Neglecting to think about finger prints or anything like that, I went and closed the front door to keep out the cold, then I began to have a serious look around to see exactly what was missing. To kick things off I couldn’t see my nice blue jacket which was usually hanging by the door and which I wore pretty much all the time. Bummer! I went back upstairs, searched high and low for my black bag, holding on to the highly unlikely possibility that I had put it down somewhere I never usually put it and then had forgotten all about it. A couple of minutes fruitless searching yielded absolutely nothing however, then I knew for certain the truth was that some fucking cunt had come in the house into the middle of the night and stolen it, along with my blue jacket! Funny thing was that whoever had done it had not really taken that much, just those things and a bowl of loose change which we kept by the phone, a bit of a smash and grab job, probably a Woodford junky.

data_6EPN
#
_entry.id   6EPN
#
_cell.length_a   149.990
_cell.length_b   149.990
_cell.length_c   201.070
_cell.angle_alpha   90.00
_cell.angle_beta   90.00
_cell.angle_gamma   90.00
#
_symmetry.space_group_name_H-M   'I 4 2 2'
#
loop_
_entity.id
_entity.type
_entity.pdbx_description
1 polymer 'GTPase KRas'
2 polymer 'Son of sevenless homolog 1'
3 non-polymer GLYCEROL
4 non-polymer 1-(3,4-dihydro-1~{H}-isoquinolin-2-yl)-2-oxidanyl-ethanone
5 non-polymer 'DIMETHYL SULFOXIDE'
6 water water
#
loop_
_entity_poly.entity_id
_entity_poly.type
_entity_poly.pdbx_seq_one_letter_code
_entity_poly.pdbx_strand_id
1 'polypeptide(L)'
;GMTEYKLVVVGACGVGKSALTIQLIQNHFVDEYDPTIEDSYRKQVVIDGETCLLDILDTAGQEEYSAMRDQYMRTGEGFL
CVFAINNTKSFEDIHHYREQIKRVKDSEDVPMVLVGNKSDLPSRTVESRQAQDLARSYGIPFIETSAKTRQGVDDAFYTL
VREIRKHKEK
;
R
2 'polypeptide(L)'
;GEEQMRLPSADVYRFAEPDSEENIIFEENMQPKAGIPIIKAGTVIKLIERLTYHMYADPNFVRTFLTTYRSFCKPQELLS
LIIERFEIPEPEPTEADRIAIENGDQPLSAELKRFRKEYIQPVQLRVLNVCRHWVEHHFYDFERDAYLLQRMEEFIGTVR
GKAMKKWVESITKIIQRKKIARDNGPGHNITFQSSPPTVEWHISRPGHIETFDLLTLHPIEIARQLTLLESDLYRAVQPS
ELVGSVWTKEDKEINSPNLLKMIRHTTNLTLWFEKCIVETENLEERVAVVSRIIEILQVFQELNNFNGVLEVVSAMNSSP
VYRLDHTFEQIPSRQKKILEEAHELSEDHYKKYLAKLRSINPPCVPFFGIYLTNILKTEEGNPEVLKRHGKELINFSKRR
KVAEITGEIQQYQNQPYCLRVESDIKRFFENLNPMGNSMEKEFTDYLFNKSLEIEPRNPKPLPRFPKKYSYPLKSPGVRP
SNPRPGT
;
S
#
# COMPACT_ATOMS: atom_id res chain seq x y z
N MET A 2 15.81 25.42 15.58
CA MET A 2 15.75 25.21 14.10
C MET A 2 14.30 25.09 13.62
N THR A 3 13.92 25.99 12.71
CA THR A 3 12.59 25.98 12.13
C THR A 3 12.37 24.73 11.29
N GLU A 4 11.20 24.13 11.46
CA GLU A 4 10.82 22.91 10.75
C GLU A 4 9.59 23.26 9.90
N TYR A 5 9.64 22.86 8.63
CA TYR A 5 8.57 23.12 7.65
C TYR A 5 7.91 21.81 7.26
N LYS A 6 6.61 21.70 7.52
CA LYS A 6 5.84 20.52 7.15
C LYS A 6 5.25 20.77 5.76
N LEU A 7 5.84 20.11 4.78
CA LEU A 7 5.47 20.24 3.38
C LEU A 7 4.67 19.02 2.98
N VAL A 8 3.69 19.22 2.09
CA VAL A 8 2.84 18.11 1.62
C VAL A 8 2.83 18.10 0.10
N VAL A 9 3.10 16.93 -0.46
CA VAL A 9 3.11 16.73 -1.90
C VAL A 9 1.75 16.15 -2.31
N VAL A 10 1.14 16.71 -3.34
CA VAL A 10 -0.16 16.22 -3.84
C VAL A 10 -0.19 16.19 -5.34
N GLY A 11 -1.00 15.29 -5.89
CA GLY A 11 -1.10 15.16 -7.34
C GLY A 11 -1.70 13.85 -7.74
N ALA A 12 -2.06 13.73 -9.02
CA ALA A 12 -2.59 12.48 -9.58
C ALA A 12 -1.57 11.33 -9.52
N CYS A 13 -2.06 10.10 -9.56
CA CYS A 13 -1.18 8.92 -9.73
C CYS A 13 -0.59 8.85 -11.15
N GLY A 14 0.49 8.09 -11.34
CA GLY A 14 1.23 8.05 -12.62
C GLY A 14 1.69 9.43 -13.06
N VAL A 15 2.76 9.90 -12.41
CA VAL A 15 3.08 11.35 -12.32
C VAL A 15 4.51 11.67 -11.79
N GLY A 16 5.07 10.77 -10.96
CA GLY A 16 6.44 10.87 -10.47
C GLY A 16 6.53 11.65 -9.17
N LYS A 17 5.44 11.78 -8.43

It took a few more minutes for me to free myself from my state of paralysis in order to call the cops to report the crime. I was put through to a call centre where I gave them a brief rundown of what happened and by the time I was finished it was clear that I was not going to be very high up on the list of priorities as far as the Metropolitan Police were concerned. A sad sounding 40 something with a shaky voice, who had just experienced what in fact was little more than a bit of petty theft, was hardly likely to register much on their radar of misery, hardly register at all in fact. I was told that at some point during the day officers would call round to check out the scene and that was about it. Big fucking deal in other words.“Get out and buy yourself another blue jacket you miserable moaning little prick!!!” was what they as good as said to me.